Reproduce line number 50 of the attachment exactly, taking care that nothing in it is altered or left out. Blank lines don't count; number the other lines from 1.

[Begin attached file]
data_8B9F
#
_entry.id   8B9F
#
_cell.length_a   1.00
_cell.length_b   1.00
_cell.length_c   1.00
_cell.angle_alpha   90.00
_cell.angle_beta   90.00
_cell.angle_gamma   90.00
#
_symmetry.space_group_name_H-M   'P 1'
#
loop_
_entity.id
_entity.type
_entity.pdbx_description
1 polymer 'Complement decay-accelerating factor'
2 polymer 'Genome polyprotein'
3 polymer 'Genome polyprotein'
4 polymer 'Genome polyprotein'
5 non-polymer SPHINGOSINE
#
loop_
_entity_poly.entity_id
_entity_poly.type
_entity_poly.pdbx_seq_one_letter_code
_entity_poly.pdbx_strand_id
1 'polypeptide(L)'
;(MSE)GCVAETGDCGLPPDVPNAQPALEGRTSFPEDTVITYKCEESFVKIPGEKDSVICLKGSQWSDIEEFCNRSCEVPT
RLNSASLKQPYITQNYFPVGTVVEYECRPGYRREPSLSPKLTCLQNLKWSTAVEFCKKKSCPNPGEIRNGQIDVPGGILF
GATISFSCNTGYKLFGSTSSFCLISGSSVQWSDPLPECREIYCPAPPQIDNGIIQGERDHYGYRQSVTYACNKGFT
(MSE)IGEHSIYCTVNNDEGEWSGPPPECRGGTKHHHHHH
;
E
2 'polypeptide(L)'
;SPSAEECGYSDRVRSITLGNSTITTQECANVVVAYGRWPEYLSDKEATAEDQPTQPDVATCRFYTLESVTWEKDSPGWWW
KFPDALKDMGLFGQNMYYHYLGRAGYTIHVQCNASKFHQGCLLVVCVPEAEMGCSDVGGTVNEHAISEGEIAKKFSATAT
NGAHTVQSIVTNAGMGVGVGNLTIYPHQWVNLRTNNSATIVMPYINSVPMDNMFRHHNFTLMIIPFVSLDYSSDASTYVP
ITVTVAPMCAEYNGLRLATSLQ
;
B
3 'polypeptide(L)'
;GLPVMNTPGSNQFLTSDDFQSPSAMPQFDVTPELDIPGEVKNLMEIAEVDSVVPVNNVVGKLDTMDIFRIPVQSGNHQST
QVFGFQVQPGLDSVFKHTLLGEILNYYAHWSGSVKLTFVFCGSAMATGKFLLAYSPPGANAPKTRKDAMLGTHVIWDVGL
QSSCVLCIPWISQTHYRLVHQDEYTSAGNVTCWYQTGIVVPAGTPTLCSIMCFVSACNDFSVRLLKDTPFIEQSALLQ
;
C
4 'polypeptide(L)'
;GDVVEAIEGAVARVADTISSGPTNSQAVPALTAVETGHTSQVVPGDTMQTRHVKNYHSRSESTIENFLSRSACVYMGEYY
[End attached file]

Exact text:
;GDVVEAIEGAVARVADTISSGPTNSQAVPALTAVETGHTSQVVPGDTMQTRHVKNYHSRSESTIENFLSRSACVYMGEYY